Washington University in St. Louis will receive $2.2 million over four years from the Howard Hughes Medical Institute to provide wide-ranging services and support for undergraduate and K-12 science education. Sarah CR. Elgin, Ph.D., professor of biology, directs the Washington University Undergraduate Biological Sciences Education Program. Washington University was funded at $1.7 million, plus interest, in 1992, $1.4 million in 1994 and $1.7 million in 1998 from the HHMI program.

Academic Medicine highlights strong DMS education in patient care
Dartmouth Medical School physicians and researchers have collaborated on projects that address how to meet the challenges of teaching aspiring doctors in the outpatient setting. They are featured in a series of five special-themed articles reported in the July Academic Medicine, the journal of the American Association of Medical Colleges.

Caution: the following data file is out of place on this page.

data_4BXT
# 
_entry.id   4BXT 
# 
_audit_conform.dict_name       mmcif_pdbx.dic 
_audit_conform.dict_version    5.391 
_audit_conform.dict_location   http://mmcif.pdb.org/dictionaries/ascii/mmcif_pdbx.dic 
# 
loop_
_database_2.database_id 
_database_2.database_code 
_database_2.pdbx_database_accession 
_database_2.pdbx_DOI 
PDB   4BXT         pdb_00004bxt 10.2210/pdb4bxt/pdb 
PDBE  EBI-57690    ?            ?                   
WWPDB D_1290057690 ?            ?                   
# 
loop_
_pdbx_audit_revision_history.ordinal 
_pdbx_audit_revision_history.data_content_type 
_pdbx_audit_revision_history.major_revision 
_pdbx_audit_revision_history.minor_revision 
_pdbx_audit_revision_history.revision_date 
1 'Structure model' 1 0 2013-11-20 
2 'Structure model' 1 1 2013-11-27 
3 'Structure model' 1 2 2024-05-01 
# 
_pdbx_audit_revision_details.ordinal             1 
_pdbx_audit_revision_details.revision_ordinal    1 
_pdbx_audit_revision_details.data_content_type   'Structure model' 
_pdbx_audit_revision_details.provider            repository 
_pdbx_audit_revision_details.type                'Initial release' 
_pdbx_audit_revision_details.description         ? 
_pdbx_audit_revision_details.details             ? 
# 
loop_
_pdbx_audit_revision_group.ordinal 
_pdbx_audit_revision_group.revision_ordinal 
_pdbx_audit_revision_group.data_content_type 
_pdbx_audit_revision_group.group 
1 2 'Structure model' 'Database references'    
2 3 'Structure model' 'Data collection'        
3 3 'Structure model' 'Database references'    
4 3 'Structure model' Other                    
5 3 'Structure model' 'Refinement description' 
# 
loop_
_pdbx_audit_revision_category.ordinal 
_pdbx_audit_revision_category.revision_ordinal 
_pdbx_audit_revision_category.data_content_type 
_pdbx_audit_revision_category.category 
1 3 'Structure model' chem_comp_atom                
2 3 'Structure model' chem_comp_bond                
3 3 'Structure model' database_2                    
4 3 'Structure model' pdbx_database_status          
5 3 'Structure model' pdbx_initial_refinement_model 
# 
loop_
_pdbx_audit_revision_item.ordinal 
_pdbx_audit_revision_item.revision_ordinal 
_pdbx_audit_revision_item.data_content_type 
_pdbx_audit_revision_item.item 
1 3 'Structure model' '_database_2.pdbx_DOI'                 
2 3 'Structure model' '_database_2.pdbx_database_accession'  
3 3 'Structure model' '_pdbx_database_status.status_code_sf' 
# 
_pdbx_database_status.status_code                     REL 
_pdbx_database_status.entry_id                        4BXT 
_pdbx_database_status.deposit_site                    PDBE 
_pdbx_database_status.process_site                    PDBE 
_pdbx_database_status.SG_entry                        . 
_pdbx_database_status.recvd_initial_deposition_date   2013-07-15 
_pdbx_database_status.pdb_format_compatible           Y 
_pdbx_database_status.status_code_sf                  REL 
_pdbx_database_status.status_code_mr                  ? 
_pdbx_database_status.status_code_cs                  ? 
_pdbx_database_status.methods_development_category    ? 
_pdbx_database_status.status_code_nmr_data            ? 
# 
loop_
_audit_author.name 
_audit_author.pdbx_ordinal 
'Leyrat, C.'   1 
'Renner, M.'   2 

Japanese shore crabs invade Penobscot Bay, Maine
Japanese shore crabs, square-shaped crustaceans that pose a direct threat to soft-shell (steamer) clams, mussels, and possibly lobsters, were discovered July 13, 2002, by Cornell University marine biologists in Owl's Head, Maine, in Penobscot Bay.

Dual action drug fights heart failure
A dual-action drug, called omapatrilat, was found to be as good as a standard ACE-inhibitor in reducing the risk of death and hospitalization from heart failure, according to a report in today's rapid track Circulation: Journal of the American Heart Association.